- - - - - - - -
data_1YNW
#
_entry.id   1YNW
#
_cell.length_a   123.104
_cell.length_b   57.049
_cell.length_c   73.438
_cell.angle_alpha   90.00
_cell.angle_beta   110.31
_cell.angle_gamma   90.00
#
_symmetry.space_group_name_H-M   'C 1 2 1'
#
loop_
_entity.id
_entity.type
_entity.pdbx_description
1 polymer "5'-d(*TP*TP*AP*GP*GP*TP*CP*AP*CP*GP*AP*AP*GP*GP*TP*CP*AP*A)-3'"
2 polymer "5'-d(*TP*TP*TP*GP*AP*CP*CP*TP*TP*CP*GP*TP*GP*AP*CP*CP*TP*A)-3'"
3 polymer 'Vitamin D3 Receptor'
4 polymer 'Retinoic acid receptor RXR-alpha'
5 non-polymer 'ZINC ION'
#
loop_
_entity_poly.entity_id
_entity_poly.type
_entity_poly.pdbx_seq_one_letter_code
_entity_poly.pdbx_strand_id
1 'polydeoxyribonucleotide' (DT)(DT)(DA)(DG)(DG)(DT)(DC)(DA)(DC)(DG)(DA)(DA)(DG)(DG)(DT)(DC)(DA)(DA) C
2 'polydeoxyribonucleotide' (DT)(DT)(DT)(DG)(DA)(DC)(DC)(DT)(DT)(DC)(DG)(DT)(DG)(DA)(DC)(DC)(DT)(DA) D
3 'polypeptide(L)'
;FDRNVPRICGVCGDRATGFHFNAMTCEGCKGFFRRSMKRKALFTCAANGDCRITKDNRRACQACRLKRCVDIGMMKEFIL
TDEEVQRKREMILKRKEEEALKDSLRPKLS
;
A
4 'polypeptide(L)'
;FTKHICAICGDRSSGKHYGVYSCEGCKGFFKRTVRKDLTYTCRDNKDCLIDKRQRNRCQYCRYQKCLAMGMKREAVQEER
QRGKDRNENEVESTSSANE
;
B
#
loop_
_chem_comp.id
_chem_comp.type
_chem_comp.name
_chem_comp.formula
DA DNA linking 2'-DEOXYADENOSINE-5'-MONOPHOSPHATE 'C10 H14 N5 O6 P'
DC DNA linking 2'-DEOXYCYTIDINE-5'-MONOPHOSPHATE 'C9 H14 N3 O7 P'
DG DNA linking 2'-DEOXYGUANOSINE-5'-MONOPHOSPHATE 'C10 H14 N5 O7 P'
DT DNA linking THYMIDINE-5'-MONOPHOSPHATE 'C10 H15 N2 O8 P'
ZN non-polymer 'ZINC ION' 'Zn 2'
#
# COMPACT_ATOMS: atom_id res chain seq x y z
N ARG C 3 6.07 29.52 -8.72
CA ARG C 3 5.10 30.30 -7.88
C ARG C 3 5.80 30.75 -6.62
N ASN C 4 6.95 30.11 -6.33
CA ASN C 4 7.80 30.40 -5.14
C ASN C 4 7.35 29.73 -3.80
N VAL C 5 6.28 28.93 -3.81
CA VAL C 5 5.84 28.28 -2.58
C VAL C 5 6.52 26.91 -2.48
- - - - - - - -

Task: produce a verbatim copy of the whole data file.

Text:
data_1YNW
#
_entry.id   1YNW
#
_cell.length_a   123.104
_cell.length_b   57.049
_cell.length_c   73.438
_cell.angle_alpha   90.00
_cell.angle_beta   110.31
_cell.angle_gamma   90.00
#
_symmetry.space_group_name_H-M   'C 1 2 1'
#
loop_
_entity.id
_entity.type
_entity.pdbx_description
1 polymer "5'-d(*TP*TP*AP*GP*GP*TP*CP*AP*CP*GP*AP*AP*GP*GP*TP*CP*AP*A)-3'"
2 polymer "5'-d(*TP*TP*TP*GP*AP*CP*CP*TP*TP*CP*GP*TP*GP*AP*CP*CP*TP*A)-3'"
3 polymer 'Vitamin D3 Receptor'
4 polymer 'Retinoic acid receptor RXR-alpha'
5 non-polymer 'ZINC ION'
#
loop_
_entity_poly.entity_id
_entity_poly.type
_entity_poly.pdbx_seq_one_letter_code
_entity_poly.pdbx_strand_id
1 'polydeoxyribonucleotide' (DT)(DT)(DA)(DG)(DG)(DT)(DC)(DA)(DC)(DG)(DA)(DA)(DG)(DG)(DT)(DC)(DA)(DA) C
2 'polydeoxyribonucleotide' (DT)(DT)(DT)(DG)(DA)(DC)(DC)(DT)(DT)(DC)(DG)(DT)(DG)(DA)(DC)(DC)(DT)(DA) D
3 'polypeptide(L)'
;FDRNVPRICGVCGDRATGFHFNAMTCEGCKGFFRRSMKRKALFTCAANGDCRITKDNRRACQACRLKRCVDIGMMKEFIL
TDEEVQRKREMILKRKEEEALKDSLRPKLS
;
A
4 'polypeptide(L)'
;FTKHICAICGDRSSGKHYGVYSCEGCKGFFKRTVRKDLTYTCRDNKDCLIDKRQRNRCQYCRYQKCLAMGMKREAVQEER
QRGKDRNENEVESTSSANE
;
B
#
loop_
_chem_comp.id
_chem_comp.type
_chem_comp.name
_chem_comp.formula
DA DNA linking 2'-DEOXYADENOSINE-5'-MONOPHOSPHATE 'C10 H14 N5 O6 P'
DC DNA linking 2'-DEOXYCYTIDINE-5'-MONOPHOSPHATE 'C9 H14 N3 O7 P'
DG DNA linking 2'-DEOXYGUANOSINE-5'-MONOPHOSPHATE 'C10 H14 N5 O7 P'
DT DNA linking THYMIDINE-5'-MONOPHOSPHATE 'C10 H15 N2 O8 P'
ZN non-polymer 'ZINC ION' 'Zn 2'
#
# COMPACT_ATOMS: atom_id res chain seq x y z
N ARG C 3 6.07 29.52 -8.72
CA ARG C 3 5.10 30.30 -7.88
C ARG C 3 5.80 30.75 -6.62
N ASN C 4 6.95 30.11 -6.33
CA ASN C 4 7.80 30.40 -5.14
C ASN C 4 7.35 29.73 -3.80
N VAL C 5 6.28 28.93 -3.81
CA VAL C 5 5.84 28.28 -2.58
C VAL C 5 6.52 26.91 -2.48